Withered love for language manifests raw sores

| Updated: February 24, 2023 22:57:46

Withered love  for language  manifests  raw sores

Stuck in gridlocks of Dhaka traffic, the best way is to keep one's eyes open to the surrounding in order to get over the anxiety, irritation and impatience. People's comments, behaviour and movement can shed a new light if one is a keen observer. One cannot help wondering how life still goes amid the intractable chaos. Perhaps the Bangalees thrive in inconsistency and indiscipline and when instructed to follow certain rules, they simply revel in flouting those. Or else how do you explain the spree of reverting to English alphabets and names of establishments from restaurants to groceries to any outlet to companies and health facilities?
Well, each February the exuberance over Bangla reaches its crescendo only to gradually dissipate with every passing day and month. On February 14, 2014 the High Court directed the government to ensure use of Bangla nomenclature for banners, billboards or hoarding and electronic or neon signs. The Bangla Bhasha Procholon Ain, 1987 was enacted in order to make use of Bangla mandatory in all spheres of life including in courts and offices. How this is respected is everyone's guess but let's focus on the advertisement boards, banners and names of different establishments including trading outlets.
Some of these names are so ludicrous that defy reason and grammar. For instance Well Food makes you revolt because of the anarchy in the use of the adverb 'well' before a noun. How about Bengal Meat? The mental bankruptcy is quite evident here. If the meat is something to do with Bangla or Bangladesh's own, why do you need to go for the English version Bengal and also import meat in place of 'mangso'?
Of the buildings---be they of moderate height or skyscrapers--- on both sides of the main city streets displaying eye-catching advertisement boards, electronic billboards or hoardings and banners or neon signs, only a few have Bangla names. Even vehicles pasted on them logos of public and private organisations leave a bad taste when many of them are found to be of foreign origin. The logo of Ganoprojatantri Bangladesh Sarkar is distinctly typed in the main logo of government vehicles but some departments inscribe the name in English on top and Bangla title lies prostrated below.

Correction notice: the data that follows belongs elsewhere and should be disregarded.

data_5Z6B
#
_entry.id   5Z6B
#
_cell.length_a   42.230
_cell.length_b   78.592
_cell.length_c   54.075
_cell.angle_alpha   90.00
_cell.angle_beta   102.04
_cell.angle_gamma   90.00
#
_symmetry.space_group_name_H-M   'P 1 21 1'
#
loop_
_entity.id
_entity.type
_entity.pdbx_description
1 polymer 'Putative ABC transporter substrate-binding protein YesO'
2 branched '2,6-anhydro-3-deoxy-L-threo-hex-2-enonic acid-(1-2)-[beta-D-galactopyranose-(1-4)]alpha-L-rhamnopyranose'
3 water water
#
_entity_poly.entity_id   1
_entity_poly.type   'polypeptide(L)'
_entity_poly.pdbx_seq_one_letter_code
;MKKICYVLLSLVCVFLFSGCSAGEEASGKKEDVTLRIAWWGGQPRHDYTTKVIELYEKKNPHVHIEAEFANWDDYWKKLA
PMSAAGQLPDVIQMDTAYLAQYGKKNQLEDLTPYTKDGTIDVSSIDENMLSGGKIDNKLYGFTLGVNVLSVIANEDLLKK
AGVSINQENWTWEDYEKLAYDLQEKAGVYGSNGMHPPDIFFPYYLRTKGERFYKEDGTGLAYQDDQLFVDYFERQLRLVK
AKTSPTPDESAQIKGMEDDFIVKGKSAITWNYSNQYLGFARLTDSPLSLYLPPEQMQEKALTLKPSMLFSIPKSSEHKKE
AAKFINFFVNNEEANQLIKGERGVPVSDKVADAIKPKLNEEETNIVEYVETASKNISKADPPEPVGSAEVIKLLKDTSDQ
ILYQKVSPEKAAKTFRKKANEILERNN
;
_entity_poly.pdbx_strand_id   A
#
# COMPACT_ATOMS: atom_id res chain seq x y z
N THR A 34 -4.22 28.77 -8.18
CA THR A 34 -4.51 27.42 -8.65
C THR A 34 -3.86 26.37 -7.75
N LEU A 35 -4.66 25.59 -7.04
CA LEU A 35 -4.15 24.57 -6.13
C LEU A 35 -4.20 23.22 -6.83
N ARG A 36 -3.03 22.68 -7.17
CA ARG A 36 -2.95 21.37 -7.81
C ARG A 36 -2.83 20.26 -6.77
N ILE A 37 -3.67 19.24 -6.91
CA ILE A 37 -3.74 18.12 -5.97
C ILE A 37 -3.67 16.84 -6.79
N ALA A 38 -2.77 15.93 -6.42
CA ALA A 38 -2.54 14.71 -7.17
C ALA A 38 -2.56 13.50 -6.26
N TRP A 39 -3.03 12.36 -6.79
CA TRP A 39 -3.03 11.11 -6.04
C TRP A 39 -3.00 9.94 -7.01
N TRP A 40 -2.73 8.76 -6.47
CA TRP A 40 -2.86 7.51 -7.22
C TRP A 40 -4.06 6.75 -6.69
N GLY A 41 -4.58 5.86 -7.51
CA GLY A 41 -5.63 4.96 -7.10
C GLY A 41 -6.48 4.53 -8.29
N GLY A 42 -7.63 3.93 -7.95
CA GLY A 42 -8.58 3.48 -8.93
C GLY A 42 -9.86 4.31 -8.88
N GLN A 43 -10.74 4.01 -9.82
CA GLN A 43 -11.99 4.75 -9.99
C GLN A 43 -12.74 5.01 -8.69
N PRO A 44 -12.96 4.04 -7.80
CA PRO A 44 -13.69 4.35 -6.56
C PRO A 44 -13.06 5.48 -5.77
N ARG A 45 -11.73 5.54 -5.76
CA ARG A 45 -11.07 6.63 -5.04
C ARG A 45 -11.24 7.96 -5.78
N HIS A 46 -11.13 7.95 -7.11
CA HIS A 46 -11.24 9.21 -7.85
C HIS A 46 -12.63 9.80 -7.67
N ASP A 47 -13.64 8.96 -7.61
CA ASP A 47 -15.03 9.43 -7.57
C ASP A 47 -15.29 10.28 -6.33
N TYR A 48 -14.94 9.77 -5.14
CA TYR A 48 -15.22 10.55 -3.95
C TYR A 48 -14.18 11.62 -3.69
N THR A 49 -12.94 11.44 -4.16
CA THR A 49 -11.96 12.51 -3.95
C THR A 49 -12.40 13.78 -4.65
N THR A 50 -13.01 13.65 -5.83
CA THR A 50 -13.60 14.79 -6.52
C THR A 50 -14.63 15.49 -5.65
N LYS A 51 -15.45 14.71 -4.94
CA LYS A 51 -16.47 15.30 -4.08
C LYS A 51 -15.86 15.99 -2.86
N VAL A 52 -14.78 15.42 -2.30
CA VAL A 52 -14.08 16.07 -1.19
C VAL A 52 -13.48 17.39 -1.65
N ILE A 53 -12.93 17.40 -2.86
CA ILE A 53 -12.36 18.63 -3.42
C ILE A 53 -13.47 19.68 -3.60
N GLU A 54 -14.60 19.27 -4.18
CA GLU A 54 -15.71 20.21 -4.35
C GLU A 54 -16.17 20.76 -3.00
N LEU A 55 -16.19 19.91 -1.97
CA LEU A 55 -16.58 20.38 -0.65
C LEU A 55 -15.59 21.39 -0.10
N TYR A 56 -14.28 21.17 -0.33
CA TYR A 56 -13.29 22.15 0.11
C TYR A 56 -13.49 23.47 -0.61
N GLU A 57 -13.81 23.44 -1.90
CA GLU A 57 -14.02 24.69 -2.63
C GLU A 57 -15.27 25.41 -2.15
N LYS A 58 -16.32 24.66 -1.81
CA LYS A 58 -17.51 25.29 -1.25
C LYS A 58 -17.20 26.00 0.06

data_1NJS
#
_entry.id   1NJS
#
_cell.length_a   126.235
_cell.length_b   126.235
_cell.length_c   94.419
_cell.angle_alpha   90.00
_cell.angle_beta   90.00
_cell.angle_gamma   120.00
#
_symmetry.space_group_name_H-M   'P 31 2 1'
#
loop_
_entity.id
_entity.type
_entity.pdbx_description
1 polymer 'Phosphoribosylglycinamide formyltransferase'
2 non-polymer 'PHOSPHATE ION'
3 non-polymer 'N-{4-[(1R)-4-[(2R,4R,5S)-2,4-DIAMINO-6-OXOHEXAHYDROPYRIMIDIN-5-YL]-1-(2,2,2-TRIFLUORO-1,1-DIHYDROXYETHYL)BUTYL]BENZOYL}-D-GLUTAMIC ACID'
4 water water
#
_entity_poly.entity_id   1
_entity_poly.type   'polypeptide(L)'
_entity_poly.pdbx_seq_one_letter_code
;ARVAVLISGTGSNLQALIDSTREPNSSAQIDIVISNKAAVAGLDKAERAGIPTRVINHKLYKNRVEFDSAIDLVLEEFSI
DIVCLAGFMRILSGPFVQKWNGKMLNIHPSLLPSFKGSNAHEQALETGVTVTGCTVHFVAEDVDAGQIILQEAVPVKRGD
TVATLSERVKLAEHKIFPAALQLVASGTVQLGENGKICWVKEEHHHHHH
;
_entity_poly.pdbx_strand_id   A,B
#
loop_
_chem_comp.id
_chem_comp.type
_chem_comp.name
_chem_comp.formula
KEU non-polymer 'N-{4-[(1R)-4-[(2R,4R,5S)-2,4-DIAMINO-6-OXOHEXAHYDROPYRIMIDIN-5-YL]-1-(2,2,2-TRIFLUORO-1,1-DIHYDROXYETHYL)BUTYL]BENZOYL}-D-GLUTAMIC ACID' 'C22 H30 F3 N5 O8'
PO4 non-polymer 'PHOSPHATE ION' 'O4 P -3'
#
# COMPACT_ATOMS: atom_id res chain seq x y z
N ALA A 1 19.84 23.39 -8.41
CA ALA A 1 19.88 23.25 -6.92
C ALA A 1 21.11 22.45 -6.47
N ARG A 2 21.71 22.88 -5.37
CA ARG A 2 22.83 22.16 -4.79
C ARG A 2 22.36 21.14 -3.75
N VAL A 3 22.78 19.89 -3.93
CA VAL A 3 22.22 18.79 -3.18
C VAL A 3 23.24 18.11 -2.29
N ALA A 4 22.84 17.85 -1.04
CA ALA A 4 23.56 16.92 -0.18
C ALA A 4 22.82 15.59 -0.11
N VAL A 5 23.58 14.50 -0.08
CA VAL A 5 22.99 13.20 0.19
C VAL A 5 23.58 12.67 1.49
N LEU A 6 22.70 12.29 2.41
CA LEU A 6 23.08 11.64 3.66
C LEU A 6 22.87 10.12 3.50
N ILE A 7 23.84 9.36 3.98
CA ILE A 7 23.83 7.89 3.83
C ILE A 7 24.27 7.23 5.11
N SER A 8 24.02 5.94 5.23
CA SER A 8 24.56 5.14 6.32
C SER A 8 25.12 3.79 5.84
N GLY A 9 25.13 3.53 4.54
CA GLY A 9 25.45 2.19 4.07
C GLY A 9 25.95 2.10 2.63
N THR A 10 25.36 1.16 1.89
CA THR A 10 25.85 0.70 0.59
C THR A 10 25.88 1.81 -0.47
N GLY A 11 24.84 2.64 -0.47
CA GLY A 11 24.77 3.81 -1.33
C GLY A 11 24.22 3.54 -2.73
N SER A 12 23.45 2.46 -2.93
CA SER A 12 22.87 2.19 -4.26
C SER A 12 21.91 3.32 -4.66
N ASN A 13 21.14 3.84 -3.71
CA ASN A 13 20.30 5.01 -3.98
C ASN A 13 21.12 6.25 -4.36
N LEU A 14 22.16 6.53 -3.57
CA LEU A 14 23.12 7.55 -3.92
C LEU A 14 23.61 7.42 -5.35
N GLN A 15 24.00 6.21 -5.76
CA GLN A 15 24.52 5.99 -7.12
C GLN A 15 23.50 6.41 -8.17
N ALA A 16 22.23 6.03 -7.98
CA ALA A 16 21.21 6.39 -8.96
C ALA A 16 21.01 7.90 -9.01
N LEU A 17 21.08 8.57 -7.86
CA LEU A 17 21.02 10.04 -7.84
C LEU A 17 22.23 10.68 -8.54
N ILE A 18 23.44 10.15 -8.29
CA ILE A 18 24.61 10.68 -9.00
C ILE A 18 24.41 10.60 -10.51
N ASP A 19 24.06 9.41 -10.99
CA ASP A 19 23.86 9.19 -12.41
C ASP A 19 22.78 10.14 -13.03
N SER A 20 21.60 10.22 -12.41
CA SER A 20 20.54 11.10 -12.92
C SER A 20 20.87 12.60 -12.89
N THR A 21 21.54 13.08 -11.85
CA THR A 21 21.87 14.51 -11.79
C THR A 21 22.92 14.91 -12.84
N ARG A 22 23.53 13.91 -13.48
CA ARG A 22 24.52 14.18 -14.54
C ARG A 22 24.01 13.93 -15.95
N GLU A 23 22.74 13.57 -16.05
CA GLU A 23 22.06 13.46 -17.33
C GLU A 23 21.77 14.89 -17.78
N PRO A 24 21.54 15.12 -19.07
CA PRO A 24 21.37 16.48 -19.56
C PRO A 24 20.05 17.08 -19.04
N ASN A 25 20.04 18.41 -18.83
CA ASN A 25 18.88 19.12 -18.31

There is public display of such outrageous disrespect in several other such cases and sadly people are not even aware of such undermining acts. Now the question is, why a people that laid down their lives for language has turned so casual and insensitive to their mother tongue? Even the HC order could not prompt them to respond or bring them back to their senses!
The issue here is nothing less than the love for the language and the land. Scholars have already raised the issue of a sharp decline in the spirit of patriotism in younger generations. No, the fault is not with them, it is with the older generation that failed to build the nation culturally advanced and financially prudent. Honesty became a casualty after the nation fell into the trap of military rule for a long period. A neo-bourgeoisie class buried the dreams of the precursors of national freedom and economic justice for all the citizens.
The distortion of the dream has led to a destiny not quite the one the nation so desired. Today some people have become filthy rich while there are their compatriots who wallow in abject poverty. It goes without saying that the selfish, corrupt and frauds are bleeding the country of its resources and stacking their money on foreign shores to have a better life. They are also ruling the roost.
Ideals, values and the pride of a land won at one of the greatest sacrifices any people has ever made in the history of mankind have gone awry. Law cannot set it right. It is love, emotion and pride that well up in individuals' bosoms to form a collective consciousness that fiercely defend the cause of mother tongue. This is furthered by scholarly research and advancement of literacy on a par with the world's best. On both counts, Bangla has failed and the nation is paying for this. Cultural reawakening can only save the situation for the Bangalees.

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